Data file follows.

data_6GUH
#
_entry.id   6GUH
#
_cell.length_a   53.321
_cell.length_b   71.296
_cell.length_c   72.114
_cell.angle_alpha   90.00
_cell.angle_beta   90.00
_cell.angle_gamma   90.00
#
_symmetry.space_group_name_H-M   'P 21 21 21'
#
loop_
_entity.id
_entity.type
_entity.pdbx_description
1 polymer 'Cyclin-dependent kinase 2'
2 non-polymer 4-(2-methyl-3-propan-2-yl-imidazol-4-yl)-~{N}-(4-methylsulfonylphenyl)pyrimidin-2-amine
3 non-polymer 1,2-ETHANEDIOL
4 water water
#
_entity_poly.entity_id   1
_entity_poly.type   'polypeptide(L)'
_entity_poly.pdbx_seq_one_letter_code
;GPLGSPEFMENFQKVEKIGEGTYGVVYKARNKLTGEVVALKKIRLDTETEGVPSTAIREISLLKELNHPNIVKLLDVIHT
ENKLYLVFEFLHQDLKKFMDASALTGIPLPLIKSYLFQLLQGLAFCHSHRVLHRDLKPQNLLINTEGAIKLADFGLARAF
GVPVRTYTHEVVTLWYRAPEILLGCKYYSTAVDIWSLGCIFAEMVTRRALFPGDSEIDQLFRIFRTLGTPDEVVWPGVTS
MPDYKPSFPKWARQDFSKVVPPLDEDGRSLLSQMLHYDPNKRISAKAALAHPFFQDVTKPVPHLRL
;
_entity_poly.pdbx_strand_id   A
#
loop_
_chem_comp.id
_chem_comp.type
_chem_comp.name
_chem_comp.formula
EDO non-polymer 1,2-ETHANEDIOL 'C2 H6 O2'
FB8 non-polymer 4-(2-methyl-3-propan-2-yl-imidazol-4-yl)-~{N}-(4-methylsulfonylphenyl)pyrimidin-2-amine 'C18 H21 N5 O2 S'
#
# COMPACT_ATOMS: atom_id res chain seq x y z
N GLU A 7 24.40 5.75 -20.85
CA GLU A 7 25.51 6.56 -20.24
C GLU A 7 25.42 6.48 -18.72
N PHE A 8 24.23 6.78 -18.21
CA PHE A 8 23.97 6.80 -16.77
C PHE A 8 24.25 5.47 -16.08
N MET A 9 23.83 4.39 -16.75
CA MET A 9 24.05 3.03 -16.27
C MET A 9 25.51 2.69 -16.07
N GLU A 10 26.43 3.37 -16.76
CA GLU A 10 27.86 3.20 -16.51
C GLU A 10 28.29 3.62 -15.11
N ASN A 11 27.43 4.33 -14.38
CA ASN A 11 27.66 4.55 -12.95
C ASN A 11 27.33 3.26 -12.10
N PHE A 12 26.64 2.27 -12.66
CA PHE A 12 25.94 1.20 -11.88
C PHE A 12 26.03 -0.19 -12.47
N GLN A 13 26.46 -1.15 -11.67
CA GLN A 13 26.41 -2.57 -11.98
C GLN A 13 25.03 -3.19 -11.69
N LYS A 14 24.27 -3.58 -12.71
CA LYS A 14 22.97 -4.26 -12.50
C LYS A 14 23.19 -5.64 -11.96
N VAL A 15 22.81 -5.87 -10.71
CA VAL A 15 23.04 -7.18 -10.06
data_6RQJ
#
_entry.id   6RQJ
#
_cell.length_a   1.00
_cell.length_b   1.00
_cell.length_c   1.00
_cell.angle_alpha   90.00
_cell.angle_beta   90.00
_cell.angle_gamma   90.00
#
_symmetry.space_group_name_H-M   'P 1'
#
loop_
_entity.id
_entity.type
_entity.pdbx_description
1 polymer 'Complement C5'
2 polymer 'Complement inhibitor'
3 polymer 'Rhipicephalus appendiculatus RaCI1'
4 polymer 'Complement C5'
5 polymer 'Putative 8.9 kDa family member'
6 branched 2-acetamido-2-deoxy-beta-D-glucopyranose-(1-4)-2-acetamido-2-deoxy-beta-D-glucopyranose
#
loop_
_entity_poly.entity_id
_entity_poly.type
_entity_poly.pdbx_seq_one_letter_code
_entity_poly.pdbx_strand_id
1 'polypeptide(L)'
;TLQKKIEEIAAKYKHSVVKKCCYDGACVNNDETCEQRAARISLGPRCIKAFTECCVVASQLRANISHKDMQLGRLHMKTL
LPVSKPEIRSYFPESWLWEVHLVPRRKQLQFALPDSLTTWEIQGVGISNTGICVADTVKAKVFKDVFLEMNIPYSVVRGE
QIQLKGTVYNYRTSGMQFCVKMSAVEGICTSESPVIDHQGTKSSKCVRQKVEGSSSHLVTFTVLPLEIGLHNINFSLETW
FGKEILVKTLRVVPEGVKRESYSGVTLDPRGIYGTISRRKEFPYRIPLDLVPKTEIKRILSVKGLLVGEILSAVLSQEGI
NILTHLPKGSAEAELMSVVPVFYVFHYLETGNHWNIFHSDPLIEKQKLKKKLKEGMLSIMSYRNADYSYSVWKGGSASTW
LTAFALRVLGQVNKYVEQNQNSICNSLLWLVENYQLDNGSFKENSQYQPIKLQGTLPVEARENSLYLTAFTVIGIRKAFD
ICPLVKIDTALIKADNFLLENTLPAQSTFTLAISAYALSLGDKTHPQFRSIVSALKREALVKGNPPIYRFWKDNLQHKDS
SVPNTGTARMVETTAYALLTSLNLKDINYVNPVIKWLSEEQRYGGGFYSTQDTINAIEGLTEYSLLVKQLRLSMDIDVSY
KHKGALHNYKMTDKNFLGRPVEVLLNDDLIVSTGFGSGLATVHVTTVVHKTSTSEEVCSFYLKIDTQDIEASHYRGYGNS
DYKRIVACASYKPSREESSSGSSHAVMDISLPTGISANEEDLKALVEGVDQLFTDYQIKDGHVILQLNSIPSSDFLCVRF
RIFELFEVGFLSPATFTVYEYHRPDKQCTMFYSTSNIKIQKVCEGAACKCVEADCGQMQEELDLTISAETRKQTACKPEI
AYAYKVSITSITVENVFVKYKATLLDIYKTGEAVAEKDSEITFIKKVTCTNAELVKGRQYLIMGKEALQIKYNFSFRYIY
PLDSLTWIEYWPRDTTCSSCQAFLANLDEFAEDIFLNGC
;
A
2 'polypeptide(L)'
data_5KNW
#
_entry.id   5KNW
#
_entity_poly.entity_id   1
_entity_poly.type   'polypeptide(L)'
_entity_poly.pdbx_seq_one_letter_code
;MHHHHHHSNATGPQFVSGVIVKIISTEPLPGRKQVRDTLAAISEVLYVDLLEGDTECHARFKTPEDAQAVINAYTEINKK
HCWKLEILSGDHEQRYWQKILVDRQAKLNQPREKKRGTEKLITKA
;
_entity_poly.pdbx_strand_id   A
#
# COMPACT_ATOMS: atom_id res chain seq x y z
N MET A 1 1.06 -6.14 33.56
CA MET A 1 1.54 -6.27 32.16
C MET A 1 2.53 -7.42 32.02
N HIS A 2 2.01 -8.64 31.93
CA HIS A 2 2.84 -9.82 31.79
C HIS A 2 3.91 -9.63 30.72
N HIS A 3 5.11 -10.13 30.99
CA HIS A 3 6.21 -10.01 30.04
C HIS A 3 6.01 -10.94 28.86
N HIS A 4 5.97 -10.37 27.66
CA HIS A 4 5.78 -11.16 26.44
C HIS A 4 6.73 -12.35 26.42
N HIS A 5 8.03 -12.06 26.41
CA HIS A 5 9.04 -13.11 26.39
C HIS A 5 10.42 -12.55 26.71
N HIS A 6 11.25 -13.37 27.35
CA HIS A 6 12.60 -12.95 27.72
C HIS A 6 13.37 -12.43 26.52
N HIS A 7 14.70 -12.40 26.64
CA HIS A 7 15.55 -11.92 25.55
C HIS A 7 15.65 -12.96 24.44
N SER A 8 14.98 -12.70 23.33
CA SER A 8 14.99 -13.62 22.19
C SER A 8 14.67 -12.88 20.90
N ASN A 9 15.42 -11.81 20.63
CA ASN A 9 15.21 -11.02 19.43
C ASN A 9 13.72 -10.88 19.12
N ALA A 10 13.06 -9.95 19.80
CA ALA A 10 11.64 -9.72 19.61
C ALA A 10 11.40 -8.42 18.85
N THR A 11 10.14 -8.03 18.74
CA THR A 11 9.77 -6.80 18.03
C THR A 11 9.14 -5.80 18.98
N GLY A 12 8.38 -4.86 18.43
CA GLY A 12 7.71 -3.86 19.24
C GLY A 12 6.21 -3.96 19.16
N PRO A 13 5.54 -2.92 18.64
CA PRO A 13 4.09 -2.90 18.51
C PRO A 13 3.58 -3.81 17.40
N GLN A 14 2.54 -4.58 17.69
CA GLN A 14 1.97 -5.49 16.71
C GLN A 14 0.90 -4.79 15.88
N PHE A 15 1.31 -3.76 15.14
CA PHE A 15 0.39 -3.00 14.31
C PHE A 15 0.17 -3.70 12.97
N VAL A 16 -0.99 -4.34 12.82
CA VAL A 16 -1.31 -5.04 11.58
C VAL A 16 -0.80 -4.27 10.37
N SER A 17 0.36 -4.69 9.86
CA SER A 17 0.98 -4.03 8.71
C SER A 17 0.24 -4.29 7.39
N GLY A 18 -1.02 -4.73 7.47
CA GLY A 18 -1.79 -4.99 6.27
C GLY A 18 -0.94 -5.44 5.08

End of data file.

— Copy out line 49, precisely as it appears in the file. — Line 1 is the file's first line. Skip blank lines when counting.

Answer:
CA MET A 9 24.05 3.03 -16.27